Polonius: No, I’m not.  I’m the Lord Chamberlain.

Hamlet: The sun breeds maggots in dead dogs.  Say, you have a daughter, don’t you?

Polonius: Of course.

Hamlet: Don’t let her walk in the sun.  She might get pregnant.

Polonius (aside): This guy’s nuts….Uh, what are you reading, Prince?  Anything good?

Hamlet: It’s about old men with grey beards and wrinkled faces.  I agree with it, but I don’t like the style.  And if you yourself could go backwards like a crab, you’d be as old as I am.

Polonius: Uh…right…yeah….That makes a lot of sense.  Well, I really must be going.  (He leaves.  Then Rosencrantz and Guildenstern come in.)

Hamlet: Ros and Guil, my old friends.  Wassup?

Rosencrantz: Not much.  Just came for a friendly visit.

Hamlet: Oh, did you now?  Just a friendly visit.  How nice….(Suddenly looking harsh)  And, of course, the King and Queen didn’t send the two of you.

Rosencrantz (squirming): Oh, no!

Guildenstern (squirming): No, not at all!

Rosencrantz: That is, not as such.

Guildenstern: Well…that is…actually….

Rosencrantz: Uh…well…sort of.

Guildenstern: Sort of…maybe.

Rosencrantz: Sort of…yes.

Guildenstern: Just following orders, that’s all.

Hamlet: I know I’ve been in a bad mood lately, but why not?  After all, the earth is sterile, the air is foul, and what is man but a pile of dust anyway?  Everyone thinks I’m crazy, but I’m only crazy when I want to be.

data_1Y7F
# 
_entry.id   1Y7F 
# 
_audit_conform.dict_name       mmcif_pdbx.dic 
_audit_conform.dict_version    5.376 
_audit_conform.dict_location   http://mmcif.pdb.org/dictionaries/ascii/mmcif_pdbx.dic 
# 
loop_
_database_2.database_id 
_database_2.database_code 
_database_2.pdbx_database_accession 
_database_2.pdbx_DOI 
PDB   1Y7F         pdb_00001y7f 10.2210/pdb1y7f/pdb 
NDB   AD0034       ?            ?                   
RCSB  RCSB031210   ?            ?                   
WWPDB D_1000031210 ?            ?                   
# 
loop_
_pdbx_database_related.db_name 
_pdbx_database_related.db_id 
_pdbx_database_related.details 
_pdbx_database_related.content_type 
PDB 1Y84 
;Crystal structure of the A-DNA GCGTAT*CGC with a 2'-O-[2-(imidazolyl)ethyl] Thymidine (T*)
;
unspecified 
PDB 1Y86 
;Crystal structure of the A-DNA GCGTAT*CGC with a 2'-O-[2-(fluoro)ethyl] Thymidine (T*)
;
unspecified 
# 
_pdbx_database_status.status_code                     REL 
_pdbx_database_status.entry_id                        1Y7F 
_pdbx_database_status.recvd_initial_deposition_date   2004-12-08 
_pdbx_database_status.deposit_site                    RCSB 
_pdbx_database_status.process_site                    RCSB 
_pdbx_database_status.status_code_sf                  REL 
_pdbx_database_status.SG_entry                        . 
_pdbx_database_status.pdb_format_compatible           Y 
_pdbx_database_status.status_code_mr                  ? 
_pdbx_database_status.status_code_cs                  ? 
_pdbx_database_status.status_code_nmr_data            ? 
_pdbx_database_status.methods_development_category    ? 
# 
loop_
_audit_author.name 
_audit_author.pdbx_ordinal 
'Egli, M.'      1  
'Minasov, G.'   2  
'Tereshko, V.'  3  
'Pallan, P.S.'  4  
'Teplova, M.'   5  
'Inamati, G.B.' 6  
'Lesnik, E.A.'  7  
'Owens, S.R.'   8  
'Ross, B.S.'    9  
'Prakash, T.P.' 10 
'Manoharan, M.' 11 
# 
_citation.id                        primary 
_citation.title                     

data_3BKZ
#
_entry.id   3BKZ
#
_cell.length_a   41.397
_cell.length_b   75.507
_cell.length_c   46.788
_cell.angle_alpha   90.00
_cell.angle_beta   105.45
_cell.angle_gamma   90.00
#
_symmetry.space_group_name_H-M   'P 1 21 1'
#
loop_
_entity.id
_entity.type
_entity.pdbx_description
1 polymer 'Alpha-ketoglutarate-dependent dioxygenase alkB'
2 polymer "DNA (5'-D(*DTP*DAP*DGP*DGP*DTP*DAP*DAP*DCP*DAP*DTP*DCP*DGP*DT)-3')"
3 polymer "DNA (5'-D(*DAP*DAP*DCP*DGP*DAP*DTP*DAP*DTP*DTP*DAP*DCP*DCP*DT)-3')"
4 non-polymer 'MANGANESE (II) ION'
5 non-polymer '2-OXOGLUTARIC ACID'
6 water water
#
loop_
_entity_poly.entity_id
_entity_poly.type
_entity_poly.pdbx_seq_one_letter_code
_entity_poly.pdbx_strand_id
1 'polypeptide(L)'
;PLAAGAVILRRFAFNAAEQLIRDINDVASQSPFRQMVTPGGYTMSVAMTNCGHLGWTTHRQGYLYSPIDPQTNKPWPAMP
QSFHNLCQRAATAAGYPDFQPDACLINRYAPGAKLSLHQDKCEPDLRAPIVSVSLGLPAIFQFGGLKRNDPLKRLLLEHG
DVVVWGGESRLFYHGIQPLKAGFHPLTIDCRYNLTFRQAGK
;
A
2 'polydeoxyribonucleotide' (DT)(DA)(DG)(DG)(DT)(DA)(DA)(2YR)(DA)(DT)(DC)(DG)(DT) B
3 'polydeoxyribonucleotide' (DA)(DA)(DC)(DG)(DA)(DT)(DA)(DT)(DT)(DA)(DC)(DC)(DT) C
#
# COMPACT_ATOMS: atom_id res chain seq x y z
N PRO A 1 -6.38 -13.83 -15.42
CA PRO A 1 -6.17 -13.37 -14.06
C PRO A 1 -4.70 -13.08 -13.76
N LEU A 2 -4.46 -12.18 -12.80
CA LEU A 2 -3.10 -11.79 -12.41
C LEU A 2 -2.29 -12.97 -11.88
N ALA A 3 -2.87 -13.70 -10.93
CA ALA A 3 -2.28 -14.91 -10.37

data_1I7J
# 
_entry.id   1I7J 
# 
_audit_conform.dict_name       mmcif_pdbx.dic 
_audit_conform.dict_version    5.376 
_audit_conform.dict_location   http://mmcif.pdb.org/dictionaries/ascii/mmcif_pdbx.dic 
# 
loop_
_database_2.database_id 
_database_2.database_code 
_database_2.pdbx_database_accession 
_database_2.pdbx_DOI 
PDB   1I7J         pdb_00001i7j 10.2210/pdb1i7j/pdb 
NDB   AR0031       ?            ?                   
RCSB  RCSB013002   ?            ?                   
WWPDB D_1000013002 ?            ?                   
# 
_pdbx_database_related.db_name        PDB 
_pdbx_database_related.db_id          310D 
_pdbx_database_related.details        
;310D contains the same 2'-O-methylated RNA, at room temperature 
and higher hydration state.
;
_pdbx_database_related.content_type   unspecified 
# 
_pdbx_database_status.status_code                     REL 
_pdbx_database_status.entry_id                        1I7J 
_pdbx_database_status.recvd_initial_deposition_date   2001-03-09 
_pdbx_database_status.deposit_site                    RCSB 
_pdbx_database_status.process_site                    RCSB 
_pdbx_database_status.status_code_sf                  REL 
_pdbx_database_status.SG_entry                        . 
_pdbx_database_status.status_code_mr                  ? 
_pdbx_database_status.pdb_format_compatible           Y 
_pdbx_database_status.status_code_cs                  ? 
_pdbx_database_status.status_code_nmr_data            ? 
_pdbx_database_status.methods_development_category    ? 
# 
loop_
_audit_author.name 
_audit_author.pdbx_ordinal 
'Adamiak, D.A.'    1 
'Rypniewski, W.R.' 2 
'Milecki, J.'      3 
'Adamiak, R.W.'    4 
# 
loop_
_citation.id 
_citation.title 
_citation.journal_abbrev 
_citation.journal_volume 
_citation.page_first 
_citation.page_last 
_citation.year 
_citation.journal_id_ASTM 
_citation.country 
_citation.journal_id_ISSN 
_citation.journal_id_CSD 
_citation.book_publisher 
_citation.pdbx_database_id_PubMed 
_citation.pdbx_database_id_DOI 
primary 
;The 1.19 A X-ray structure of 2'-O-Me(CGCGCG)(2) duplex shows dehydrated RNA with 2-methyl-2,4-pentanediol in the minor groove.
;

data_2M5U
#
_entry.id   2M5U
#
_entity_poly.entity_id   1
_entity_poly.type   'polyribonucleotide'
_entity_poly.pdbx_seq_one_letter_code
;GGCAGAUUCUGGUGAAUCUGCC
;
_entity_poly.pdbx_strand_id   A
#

Rosencrantz: Well, then, there’s a company of actors coming to put on a show.  Maybe that’ll cheer you up.

    (Polonius comes in.)

Polonius: My lord, the actors have arrived.  They can do any kind of play — tragedy, comedy, historical, postmodern, you name it.  (Four or five actors come in.)

Hamlet: That’s fine.  I could use a laugh.  Okay, you take care of these actors, Polonius.  I’ll just have a word with this guy.  (Polonius and all the actors leave except one.  Hamlet speaks to him.)  Can you do “The Murder of Gonzago”?

Actor: Of course.  We got a good review for it in The Times.

Hamlet: That’s swell.  I’m just going to make a few changes, however.  Something to amuse the King.

Actor: Not a problem.

Hamlet: Very good.   I’ll see you about it later.  Carry on.  (Actor leaves.)  And I’ll see you guys tonight.  (Rosencrantz and Guildenstern leave.)  Yeah, something to amuse the King, my goddamn uncle.  I should have just snuffed him by now.  What’s the matter with me?  Don’t I have the balls?  I just have to be sure, that’s all.  I have to be absolutely sure he’s guilty.  I’ll have the actors do a scene just like the murder of my father, and I’ll watch my uncle’s reactions.  Then I’ll know.

Act 3, Scene 1.  A room in the castle.  King, Queen, Polonius, Ophelia, Rosencrantz, Guildenstern, and Lords.

King (to Rosencrantz): Well, you guys spoke to Hamlet.  Why is he acting like a lunatic?

Rosencrantz: He admitted he was in a bad mood, but the things he said didn’t make any sense to me.

Guildenstern: I thought he was being evasive.

Rosencrantz: He did seem to lighten up a bit when the actors arrived.  He’s looking forward to seeing the play tonight.

King: That’s good.  Try to keep his spirits up.